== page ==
“The Ren & Stimpy Show”
Ren Stimpy, “The Ren & Stimpy Show” returns with new episodes – 25 years after its original series ended.
Nearly 25 years after wrapping its run, ‘Ren & Stimpy’ is returning to TV.https://t.co/WTdpb3w4jB
— The Hollywood Reporter (@THR) August 5, 2020
“The Ren Stimpy Show”
Comedy Central commissioned an updated version of the insanely anarchic, humorous, and trippy adult cartoon series, which aired on Nickelodeon and MTV from 1991 to 1996, and followed the surreal gadgets of fiery / psychotic Chihuahua Ren and of her stupid black cat buddy Stimpy. (Their proper names are Ren Hoeck and Stimpson J. Cat.) In addition, the unofficial title song for the series “Happy Happy Joy Joy” was created.
Billy West, the voice of Stimpy – and Ren (for three seasons) – is expected to return for a revival with several of the original writers. Scandal-ridden series creator Jon Kricfalusi who is the subject of a new documentary on streaming services on August 14, will not be involved.
The original animated series aired for five seasons and developed a loyal cult following, with celebrities including Frank Zappa, Soleil Moon Frye, Mark Hamill and Phil Hartman playing minor characters.
“Ren & Stimpy” To Join New Release Of “Beavis and Butt-Head”
“Ren & Stimpy” To Join New Release Of “Beavis and Butt-Head” And “Daria” Spin-Off “Jodie” On Comedy Central Over The Next Year And A Half As The Network Expands Its List Of Animated Covers .
The pioneering cartoon series “South Park” is already in Comedy Central and is already airing in season 23. It was renewed in season 26, broadcast in over 130 countries around the world in 30 different languages, and has been successful on multiple platforms. It was the best animated series on Hulu and is now streaming exclusively on HBO Max.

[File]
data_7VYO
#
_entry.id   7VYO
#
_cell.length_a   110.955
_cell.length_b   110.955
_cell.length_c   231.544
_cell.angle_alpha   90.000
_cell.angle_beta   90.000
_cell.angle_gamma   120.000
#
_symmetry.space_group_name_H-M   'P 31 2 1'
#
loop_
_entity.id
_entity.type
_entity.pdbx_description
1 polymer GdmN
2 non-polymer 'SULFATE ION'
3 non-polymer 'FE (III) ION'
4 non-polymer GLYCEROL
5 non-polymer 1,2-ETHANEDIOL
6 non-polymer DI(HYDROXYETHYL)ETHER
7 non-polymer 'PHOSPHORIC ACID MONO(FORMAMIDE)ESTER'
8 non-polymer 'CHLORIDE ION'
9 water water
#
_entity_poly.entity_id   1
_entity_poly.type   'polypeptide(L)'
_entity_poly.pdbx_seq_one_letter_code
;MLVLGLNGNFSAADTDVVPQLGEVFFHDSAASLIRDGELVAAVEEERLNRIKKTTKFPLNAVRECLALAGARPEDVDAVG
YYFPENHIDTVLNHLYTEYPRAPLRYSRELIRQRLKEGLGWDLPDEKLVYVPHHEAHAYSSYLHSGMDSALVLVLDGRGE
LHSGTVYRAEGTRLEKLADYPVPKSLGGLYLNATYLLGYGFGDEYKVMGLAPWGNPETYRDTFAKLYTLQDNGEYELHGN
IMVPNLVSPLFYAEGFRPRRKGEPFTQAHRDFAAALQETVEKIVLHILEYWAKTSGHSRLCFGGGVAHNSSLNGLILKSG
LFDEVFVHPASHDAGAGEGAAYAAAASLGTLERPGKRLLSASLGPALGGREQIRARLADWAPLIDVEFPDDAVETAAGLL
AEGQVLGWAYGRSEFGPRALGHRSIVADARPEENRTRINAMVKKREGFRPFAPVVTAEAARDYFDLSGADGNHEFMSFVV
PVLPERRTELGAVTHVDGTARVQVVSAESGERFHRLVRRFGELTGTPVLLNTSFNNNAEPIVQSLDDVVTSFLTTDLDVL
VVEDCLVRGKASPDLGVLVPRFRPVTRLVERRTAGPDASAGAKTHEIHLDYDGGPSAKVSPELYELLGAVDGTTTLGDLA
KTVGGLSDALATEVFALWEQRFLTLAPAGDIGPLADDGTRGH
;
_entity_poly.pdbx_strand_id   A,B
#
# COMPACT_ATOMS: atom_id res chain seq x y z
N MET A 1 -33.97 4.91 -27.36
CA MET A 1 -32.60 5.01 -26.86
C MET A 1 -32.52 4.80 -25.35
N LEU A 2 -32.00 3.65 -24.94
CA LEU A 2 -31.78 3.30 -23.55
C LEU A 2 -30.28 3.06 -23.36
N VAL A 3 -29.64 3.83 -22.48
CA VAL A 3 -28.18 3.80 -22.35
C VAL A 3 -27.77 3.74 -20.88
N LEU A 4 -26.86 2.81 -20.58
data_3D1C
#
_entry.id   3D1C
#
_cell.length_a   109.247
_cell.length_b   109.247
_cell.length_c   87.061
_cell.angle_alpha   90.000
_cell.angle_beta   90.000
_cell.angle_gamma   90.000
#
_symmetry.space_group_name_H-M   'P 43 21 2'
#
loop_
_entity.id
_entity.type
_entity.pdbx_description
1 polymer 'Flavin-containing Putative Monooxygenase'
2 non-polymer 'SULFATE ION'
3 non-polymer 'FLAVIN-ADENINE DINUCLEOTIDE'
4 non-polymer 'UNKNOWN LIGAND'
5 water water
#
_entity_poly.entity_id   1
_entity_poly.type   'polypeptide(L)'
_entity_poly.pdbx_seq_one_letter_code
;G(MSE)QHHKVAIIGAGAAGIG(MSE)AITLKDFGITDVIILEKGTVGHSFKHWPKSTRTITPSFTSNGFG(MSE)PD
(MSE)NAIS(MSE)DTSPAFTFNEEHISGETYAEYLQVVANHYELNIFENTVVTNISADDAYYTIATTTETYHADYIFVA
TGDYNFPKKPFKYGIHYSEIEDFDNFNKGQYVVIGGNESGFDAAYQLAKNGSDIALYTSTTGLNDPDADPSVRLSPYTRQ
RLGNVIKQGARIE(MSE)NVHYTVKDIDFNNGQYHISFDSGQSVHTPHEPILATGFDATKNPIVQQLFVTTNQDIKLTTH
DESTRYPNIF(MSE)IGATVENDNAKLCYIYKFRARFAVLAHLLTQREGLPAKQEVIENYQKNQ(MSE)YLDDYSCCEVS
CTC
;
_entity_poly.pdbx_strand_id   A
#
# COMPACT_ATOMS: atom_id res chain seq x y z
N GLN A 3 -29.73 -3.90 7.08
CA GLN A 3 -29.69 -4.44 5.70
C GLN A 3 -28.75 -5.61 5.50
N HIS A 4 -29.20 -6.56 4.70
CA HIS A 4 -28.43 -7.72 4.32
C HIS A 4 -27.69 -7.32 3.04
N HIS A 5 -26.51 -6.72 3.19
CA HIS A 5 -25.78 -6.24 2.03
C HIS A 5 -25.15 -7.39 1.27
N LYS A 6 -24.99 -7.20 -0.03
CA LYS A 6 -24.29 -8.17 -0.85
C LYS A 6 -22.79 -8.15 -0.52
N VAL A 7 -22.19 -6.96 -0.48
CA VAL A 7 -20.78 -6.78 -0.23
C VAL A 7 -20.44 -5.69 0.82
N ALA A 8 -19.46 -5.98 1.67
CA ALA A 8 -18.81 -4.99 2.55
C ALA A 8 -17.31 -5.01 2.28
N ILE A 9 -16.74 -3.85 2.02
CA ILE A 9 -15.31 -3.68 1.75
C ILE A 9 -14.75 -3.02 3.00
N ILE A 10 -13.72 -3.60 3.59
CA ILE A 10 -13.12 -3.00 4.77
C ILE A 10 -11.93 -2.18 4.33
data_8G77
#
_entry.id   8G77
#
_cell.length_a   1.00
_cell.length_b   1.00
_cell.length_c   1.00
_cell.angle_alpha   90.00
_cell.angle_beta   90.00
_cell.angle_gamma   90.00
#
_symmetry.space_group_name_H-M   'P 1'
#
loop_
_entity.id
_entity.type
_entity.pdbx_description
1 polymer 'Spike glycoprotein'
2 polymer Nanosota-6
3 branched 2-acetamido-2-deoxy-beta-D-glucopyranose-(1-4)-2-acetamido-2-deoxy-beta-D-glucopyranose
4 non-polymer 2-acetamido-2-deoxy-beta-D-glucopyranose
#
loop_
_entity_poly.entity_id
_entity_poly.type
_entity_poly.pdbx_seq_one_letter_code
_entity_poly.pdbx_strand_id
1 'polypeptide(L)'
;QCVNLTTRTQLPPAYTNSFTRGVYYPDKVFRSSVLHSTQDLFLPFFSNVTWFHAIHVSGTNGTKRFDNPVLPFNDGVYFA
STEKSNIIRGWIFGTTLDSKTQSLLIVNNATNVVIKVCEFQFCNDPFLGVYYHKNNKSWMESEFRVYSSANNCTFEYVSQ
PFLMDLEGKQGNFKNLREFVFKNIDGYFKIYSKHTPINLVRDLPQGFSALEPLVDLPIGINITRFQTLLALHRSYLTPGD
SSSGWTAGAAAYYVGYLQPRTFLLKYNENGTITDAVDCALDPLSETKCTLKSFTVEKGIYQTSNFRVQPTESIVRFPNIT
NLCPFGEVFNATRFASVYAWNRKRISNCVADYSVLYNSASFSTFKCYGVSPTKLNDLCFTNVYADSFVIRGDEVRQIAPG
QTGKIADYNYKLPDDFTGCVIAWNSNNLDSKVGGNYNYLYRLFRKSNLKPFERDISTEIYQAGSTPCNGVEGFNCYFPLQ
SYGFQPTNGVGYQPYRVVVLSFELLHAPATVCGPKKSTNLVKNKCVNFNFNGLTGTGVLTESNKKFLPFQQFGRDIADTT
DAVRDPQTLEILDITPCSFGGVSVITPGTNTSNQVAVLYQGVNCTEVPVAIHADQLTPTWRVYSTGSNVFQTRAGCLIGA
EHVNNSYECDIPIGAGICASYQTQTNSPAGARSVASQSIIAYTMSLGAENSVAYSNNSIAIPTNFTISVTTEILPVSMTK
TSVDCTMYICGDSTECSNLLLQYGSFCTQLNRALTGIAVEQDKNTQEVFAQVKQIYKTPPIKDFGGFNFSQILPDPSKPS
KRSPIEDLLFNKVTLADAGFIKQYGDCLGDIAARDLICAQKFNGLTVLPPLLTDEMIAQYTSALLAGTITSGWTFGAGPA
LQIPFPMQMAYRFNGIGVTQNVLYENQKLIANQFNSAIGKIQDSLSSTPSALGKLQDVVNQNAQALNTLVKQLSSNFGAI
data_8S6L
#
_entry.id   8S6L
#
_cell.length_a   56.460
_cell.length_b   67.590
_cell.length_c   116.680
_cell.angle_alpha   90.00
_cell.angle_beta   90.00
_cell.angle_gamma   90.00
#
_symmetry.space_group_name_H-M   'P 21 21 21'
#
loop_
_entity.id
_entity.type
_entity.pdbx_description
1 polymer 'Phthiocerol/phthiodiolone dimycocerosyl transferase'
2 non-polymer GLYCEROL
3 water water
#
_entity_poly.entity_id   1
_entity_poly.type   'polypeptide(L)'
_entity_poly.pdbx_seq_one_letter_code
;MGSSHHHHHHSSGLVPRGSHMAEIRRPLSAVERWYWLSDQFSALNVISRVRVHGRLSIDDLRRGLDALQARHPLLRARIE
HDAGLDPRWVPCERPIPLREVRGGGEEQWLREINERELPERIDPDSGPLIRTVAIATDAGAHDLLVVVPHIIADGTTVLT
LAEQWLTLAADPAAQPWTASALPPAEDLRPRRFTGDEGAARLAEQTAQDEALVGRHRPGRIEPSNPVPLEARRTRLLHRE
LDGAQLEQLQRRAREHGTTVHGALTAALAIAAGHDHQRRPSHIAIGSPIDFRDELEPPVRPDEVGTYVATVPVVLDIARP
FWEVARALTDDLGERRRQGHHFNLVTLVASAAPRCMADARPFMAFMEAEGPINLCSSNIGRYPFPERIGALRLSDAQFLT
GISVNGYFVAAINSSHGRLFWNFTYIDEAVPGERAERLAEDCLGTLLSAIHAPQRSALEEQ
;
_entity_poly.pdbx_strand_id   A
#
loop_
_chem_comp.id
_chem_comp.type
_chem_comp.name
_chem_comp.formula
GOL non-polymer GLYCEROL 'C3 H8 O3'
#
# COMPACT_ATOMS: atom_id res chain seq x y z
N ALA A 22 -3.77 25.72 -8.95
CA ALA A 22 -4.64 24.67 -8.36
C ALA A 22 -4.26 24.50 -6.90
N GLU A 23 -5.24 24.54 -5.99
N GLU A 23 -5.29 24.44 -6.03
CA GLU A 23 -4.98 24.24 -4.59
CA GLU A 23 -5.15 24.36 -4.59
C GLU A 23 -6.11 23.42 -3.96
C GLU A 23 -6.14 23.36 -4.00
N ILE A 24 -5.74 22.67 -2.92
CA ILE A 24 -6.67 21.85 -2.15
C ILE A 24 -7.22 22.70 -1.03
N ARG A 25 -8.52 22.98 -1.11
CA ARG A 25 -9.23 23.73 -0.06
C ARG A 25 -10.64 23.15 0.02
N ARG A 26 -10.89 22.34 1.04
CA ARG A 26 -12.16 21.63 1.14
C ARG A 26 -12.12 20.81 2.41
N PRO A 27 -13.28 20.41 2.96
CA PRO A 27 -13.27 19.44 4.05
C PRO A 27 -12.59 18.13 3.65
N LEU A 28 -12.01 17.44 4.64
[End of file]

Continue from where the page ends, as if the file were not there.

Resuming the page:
In the meantime, a revival of the cult animated series “Clone High” (2002-03) with original series creators Phil Lord, Chris Miller and Bill Lawrence will return to sister network MTV.
“We don’t do the same shows,” said Chris McCarthy, president of ViacomCBS Entertainment & Youth Group. “The world has changed so much. For me, these are not remakes, but new presentations. For example, “Beavis and Butt-Head” was defined by GenXers, my generation, who now have kids and are raising GenZers.
“And here we find Beavis and Butt-Head – each with a child who is about to enter high school.”
This increase in animation is part of the success of the rating of parent company ViacomCBS, whose portfolio includes Paramount Network (and its hit cable series “Yellowstone” with Kevin Costner) and Pop TV, which have found their series of breakout in the Emmy-nominated comedy “Schitt’s Creek,” which was in the April ended its six-season run.
“We’re really making a dramatic change in Comedy Central, where ‘South Park’ is killing it,” McCarthy says. “The great thing about animation is that you can take the harsh truth of life and deal with it with funny jokes – even if they aren’t funny.
“It’s a visual manifestation of sheer madness … and the rise of adult entertainment is growing rapidly.”